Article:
BRUSSELS - In the wake of the bailout/half bail-in that is the Cyprus rescue package, Eurogroup chairman Jeroen Dijsselbloem said last week the EU is now "going down the bail-in track."
He later clarified his remarks to say Cyprus is a "specific case."
But despite his caution, the developments signal a welcome change from the EU's handling of the euro-crisis so far, in which the Union turned itself into a piggy bank for insolvent banks and governments.
Dispelling the myth that Brussels should protect depositors and bondholders from any risk of losses is a first step toward sensible management of the situation.
For that reason, the 25 March Cyprus agreement is an improvement on the original one from 15 March, which protected senior bondholders from losses and imposed a levy on small depositors.
Repairing the balance sheets of Cypriot banks can only happen through liquidation of bad assets.
When it comes to bank insolvency, Cyprus is in a class of its own.
Its non-performing loans (NPLs) represent a whopping 264 percent of banks tier 1 capital, the main measure of their financial stability, according to the International Monetary Fund.
To put this into context, Italian banks, with an NPL-to-tier-1 ration of 153 percent, and Greek lenders (217 percent), have a much better capacity to absorb losses.
Japan learned its lesson on bad loans the hard way.
When a surge in NPLs helped prompt its current economic malaise during the early 1990s, Japanese authorities merged weak banks with strong ones in an attempt to sweep the country's insolvency problem under the rug.
It did not work.
The newly merged entities earned the name "zombie banks" for a reason. Japan has since endured almost two decades of stagnation.
The EU is now trying to avoid making the same mistake with Cyprus.
The Bank of Cyprus - its largest - will be recapitalised via the liquidation of assets held by senior bondholders and a levy of up to 40 percent on unsecured deposits.
Cyprus' Laiki bank - its second largest and most insolvent lender - will close by liquidating its non-performing assets, a move facilitated by wiping out senior debt and an as yet undisclosed (but significant) portion of unsecured deposits.
Its other assets will be shifted to the Bank of Cyprus.
In return for bailing-in the banks, the Cypriot government will receive a €10 billion emergency loan, worth two thirds of its outstanding debt.
The deal is not without risk.
Foreign deposits comprise 37.5 percent of all Cypriot deposits (compared to a euro area average of 22 percent), and international investors are now likely to feel nervous about stashing their money in the island's banks.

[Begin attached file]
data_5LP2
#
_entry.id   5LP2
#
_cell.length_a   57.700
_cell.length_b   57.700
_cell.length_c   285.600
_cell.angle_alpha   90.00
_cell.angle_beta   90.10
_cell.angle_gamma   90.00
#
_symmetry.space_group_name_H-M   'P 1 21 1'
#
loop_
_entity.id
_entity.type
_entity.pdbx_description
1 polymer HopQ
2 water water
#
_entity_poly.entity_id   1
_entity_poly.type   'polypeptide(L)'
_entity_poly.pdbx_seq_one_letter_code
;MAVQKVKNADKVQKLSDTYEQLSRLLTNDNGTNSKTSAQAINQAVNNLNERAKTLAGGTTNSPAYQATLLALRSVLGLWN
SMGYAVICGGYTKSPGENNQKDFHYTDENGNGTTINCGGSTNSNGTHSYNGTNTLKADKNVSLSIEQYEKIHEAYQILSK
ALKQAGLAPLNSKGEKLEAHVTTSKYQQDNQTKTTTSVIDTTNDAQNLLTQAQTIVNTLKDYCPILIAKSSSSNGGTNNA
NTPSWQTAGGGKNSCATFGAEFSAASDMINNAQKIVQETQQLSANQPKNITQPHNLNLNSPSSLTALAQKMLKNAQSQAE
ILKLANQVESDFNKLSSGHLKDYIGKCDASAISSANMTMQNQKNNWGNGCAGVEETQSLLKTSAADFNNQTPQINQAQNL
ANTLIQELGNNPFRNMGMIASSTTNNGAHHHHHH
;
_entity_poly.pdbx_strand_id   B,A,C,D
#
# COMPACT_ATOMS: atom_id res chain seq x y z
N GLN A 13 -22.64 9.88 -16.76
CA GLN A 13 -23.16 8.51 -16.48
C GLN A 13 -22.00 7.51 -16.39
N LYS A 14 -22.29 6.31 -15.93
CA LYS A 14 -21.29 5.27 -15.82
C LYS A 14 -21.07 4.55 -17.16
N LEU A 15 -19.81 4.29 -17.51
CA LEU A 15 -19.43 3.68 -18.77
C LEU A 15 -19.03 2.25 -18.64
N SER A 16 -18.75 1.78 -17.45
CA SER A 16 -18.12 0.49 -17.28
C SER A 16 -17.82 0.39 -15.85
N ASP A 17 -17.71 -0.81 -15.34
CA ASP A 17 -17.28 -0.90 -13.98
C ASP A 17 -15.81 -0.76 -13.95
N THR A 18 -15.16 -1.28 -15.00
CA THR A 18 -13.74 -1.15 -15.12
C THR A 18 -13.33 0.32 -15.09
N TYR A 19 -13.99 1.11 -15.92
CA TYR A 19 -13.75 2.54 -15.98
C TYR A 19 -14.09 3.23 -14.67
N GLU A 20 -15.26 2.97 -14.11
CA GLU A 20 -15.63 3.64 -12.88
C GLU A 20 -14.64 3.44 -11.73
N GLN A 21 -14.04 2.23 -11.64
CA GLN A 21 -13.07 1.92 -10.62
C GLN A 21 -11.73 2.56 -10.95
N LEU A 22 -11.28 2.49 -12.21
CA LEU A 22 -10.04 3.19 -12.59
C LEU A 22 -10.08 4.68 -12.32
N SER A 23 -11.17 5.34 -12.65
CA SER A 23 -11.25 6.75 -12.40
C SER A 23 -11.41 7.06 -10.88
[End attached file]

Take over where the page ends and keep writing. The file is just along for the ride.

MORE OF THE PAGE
Cyprus’s enormous sum of highly mobile foreign portfolio investment - totalling 122 percent of its GDP - is unlikely to endure.
Over time, foreign direct investment - currently at a large 89 percent of GDP - is also likely to decrease.
Add to this the "temporary" (weeks, months?) capital controls introduced by the fiat of eurocrats and Cypriot officials and the little Mediterranean island no longer looks like a financial paradise.
Iceland, which instituted "temporary" restrictions on currency convertibility in 2008 is unlikely to remove them completely until 2016.
If Cyprus' economy "tanks," as predicted by EU officials, a second or even a third bailout or bank restructuring may be on the horizon.
Precedents in Greece, Ireland and Portugal indicate this is not the last we have heard on Cyprus.
It is also unlikely to be the last we hear about the threat of capital controls, as investors fret over their positions in other weak eurozone countries.
If investors try to exit countries they see as potential candidates for the next bail-in, this could aggravate instead of soothing the crisis.
At a deeper level, creating a monetary firewall around Cyprus contradicts a basic tenet of the single market and one of the main reasons for having a single currency in the first place: free movement of capital across borders.
But despite the dangers, the Cyprus agreement marks a welcome sea change in the eurozone's approach to its problems.
The change of course makes it politically more feasible to deal with struggling economies which are too big to bail out, such as Italy and France, if they come under greater pressure.
The Cypriot precedent also marks a welcome step in another way - moral hazard.
Risk comes with reward but it also comes with potential loss.
Instead of being propped up by core eurozone countries' taxpayers, investors will have to face the consequences of their bad decisions.